What hormone tends to accelerate processes and is therefore classified as protein catabolic hormones?
What are organic molecules needed in small quantities for normal metabolism throughout the body?
These "molecule carriers" are organic, nonprotein catalysts that are useless without the appropriate vitamins to attach to them and this give them the shape that allows them to function properly.
Vitamin D can be converted to what type of hormone, which plays a role in the regulation of calcium homeostasis in the body?
What vitamin cannot be made by the body itself?
Because the body cannot store significant amounts of water-soluble vitamins, what vitamins must be continually supplied in the diet?
B vitamins and vitamin C
What type of mineral aids in stomach acid production and acid-base balance?
What type of mineral helps blood clotting, bone formation, and nerve and muscle function?
What type of mineral is involved in extracting energy from the citric acid cycle and in blood production?
What type of mineral is required for thyroid hormone synthesis?
What type of mineral helps muscle and nerve function?
What type of mineral aids in muscle and nerve function and fluid balance?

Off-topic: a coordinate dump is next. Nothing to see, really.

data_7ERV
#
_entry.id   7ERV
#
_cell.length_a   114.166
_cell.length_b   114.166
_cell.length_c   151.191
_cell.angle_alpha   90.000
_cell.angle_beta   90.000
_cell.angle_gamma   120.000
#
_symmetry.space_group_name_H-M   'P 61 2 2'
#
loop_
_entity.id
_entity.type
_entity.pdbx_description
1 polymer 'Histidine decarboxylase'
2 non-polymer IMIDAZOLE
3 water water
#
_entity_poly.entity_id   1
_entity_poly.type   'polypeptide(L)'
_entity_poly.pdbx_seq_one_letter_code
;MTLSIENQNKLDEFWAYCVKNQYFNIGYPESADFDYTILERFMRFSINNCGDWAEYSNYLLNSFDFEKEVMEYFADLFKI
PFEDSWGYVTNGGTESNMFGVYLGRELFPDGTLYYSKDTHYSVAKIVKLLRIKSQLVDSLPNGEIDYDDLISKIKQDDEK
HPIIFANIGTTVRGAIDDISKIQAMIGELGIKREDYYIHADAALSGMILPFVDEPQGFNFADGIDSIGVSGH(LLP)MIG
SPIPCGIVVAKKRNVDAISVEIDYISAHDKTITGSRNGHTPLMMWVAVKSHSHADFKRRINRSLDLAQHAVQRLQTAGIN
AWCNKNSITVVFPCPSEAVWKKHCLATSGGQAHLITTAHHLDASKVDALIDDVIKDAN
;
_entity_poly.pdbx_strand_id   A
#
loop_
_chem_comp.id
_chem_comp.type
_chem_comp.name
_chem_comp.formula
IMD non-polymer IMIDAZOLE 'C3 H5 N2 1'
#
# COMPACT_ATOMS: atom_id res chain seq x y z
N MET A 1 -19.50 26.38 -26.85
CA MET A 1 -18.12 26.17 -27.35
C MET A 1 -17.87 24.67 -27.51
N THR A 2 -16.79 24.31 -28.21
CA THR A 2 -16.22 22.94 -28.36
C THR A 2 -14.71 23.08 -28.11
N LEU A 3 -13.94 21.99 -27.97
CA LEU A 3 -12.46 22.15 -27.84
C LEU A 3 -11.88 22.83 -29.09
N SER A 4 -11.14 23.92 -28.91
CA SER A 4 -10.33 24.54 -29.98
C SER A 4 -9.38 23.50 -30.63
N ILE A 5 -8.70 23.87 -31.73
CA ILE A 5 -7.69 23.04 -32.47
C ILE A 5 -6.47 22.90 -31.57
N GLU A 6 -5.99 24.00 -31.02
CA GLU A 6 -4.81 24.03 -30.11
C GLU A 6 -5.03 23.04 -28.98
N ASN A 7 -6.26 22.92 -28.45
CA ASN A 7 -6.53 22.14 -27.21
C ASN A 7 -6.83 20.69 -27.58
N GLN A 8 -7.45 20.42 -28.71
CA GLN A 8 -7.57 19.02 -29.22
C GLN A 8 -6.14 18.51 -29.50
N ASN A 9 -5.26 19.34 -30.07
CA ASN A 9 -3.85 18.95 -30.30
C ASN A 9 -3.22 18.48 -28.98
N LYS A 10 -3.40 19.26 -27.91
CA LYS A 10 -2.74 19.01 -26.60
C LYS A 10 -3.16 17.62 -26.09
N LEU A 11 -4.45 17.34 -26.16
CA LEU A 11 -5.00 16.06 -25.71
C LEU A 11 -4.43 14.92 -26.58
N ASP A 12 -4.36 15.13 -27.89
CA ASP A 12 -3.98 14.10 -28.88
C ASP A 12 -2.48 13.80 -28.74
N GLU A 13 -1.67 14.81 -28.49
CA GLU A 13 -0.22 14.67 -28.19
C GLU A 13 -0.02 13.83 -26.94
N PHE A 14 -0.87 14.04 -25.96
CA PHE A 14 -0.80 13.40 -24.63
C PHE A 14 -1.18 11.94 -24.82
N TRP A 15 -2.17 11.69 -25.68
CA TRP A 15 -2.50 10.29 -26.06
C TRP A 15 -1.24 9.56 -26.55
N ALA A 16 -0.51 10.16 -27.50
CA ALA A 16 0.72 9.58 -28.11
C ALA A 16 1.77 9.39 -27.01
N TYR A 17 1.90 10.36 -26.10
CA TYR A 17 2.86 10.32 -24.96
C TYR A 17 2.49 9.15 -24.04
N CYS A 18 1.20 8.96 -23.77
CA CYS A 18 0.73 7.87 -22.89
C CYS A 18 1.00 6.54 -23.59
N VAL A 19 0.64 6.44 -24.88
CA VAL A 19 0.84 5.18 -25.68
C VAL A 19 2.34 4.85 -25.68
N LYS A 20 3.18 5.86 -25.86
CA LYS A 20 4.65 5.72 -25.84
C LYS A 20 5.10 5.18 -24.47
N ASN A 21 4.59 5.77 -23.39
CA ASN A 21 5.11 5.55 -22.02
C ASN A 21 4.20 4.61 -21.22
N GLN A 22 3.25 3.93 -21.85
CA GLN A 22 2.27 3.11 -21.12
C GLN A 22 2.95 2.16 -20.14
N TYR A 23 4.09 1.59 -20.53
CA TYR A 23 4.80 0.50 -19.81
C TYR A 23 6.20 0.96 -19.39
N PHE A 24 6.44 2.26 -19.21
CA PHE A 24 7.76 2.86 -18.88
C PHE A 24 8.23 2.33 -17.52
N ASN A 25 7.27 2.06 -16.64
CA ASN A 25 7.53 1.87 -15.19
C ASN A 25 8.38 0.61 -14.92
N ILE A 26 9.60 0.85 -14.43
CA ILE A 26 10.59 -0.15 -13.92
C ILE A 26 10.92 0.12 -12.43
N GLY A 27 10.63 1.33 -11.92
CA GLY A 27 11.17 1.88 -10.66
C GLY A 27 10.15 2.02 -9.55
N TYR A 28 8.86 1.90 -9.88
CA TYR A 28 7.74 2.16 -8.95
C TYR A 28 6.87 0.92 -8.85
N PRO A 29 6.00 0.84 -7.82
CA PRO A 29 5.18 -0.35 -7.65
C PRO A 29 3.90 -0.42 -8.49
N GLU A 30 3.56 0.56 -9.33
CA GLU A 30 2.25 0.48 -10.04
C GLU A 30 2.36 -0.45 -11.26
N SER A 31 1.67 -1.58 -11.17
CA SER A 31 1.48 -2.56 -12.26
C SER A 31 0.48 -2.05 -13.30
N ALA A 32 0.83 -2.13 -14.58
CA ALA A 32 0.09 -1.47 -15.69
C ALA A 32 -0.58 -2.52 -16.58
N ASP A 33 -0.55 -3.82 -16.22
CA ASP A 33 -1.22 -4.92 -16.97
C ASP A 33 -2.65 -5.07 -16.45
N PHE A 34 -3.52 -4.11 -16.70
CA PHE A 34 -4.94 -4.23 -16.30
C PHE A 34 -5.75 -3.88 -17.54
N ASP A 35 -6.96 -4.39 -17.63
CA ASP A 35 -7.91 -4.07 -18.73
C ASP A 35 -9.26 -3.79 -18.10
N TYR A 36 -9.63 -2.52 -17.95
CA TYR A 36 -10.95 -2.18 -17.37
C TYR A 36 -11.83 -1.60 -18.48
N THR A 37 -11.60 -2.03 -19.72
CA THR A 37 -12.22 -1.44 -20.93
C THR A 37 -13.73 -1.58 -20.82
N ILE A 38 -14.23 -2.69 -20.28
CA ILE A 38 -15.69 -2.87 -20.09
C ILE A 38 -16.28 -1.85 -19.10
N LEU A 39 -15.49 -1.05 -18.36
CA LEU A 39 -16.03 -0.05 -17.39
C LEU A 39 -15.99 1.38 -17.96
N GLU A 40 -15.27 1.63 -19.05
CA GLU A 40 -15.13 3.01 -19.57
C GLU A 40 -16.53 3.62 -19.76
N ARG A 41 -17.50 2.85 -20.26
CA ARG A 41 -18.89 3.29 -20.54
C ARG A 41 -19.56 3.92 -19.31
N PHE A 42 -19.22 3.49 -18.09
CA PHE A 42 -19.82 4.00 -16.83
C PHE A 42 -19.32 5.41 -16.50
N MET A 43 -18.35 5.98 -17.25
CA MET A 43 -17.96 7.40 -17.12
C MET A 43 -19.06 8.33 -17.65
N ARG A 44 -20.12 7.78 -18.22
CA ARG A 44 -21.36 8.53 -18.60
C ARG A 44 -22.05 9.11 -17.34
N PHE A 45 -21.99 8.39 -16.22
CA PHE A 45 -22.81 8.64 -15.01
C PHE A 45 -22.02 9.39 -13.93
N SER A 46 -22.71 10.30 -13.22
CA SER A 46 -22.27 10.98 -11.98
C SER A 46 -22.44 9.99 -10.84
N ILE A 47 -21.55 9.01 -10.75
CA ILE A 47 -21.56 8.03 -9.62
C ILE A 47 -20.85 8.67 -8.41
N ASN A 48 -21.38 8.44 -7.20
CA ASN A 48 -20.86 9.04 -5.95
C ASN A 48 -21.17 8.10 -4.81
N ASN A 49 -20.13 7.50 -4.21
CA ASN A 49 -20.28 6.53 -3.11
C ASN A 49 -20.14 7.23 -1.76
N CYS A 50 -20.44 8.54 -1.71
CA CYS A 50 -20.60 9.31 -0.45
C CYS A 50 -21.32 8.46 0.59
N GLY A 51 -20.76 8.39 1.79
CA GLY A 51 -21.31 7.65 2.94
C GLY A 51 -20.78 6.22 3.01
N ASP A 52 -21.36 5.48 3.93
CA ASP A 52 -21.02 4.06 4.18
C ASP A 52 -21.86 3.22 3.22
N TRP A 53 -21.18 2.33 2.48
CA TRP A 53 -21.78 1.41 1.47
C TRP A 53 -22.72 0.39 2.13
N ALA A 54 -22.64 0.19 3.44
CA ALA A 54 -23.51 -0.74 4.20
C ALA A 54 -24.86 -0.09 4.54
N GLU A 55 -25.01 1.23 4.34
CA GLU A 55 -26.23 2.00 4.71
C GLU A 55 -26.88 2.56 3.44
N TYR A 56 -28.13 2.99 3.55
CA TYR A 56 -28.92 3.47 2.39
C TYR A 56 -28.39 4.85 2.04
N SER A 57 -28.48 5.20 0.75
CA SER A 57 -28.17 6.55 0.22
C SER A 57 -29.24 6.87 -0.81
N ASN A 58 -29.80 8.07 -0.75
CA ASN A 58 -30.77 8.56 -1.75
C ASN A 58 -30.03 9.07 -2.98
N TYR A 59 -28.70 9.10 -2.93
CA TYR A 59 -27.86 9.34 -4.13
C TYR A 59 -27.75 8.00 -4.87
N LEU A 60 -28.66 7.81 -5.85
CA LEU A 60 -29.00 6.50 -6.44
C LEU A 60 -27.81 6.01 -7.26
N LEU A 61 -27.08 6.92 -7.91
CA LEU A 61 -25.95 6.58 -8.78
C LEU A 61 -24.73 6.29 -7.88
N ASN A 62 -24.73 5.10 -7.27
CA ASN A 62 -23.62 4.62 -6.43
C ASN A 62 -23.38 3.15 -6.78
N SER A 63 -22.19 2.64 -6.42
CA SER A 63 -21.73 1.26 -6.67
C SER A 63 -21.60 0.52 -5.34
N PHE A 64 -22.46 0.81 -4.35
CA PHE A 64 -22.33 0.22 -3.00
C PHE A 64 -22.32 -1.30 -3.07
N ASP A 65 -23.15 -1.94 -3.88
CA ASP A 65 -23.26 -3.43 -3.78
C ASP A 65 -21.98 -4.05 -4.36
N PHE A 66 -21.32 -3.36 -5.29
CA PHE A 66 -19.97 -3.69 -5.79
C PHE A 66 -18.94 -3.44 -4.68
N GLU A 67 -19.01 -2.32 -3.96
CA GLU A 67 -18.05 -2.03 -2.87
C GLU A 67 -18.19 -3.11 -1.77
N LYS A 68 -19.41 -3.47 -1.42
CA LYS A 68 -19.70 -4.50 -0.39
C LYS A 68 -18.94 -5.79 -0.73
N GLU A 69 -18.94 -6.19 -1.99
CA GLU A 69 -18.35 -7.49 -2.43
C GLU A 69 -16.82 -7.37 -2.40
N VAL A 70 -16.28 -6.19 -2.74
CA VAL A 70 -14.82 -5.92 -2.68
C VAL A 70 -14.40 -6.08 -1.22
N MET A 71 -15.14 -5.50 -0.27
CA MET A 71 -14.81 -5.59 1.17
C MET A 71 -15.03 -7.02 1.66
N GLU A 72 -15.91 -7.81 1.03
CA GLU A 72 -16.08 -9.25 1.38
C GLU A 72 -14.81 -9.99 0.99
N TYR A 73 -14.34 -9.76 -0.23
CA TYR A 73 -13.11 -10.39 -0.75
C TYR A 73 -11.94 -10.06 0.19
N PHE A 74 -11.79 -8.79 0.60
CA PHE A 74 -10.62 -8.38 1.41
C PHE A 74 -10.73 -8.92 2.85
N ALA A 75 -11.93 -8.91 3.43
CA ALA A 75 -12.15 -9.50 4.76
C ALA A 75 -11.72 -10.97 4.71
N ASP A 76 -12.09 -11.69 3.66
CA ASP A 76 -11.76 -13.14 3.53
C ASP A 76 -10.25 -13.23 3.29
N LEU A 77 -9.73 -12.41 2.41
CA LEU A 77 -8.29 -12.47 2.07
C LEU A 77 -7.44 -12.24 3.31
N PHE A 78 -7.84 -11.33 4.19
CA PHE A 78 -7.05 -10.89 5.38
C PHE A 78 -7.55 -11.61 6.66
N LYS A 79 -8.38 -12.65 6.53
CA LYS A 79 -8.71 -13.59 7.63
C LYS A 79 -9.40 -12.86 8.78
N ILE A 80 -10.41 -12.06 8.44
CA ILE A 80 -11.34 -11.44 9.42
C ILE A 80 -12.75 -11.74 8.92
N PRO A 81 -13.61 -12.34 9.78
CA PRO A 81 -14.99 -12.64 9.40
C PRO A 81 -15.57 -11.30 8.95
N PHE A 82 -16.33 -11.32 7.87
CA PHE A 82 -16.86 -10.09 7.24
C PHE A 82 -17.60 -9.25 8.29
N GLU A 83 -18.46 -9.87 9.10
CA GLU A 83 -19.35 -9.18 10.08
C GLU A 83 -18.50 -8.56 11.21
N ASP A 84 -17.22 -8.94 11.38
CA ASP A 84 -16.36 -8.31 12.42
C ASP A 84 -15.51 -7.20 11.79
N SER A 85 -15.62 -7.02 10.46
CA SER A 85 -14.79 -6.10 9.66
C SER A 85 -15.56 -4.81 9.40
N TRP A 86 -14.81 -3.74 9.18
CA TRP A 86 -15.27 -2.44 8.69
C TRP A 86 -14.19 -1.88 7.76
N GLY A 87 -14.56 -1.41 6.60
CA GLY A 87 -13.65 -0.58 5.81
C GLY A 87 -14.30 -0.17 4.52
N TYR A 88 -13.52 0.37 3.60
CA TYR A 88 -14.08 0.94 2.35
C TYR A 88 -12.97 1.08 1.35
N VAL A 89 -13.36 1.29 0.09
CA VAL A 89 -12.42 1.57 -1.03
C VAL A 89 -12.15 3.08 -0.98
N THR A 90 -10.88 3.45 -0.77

Define metabolic rate.
amount of energy released in the body in a given time by catabolism
What is the body's rate of energy expenditure under "basal conditions?"
basal metabolic rate (bmr)
What are the factors that influence basal metabolic rate?
other factors: emotions, pregnancy, and lactation
What is the amount of energy used or expended by the body in a given time?
total metabolic rate
What are the factors that determine the total metabolic rate?
energy used to do work to maintain life, 55%-60%
energy used to do skeletal muscle work
thermic effect of foods (proteins have a much higher thermic effect about 30%)
What part of the brain function as the appetite center and the satiety center, meaning that impulses from them bring about increased appetite and a decrease appetite, respectively?
What is called an "appetite-producing" effect?
What is called a "producing an appetite loss" effect?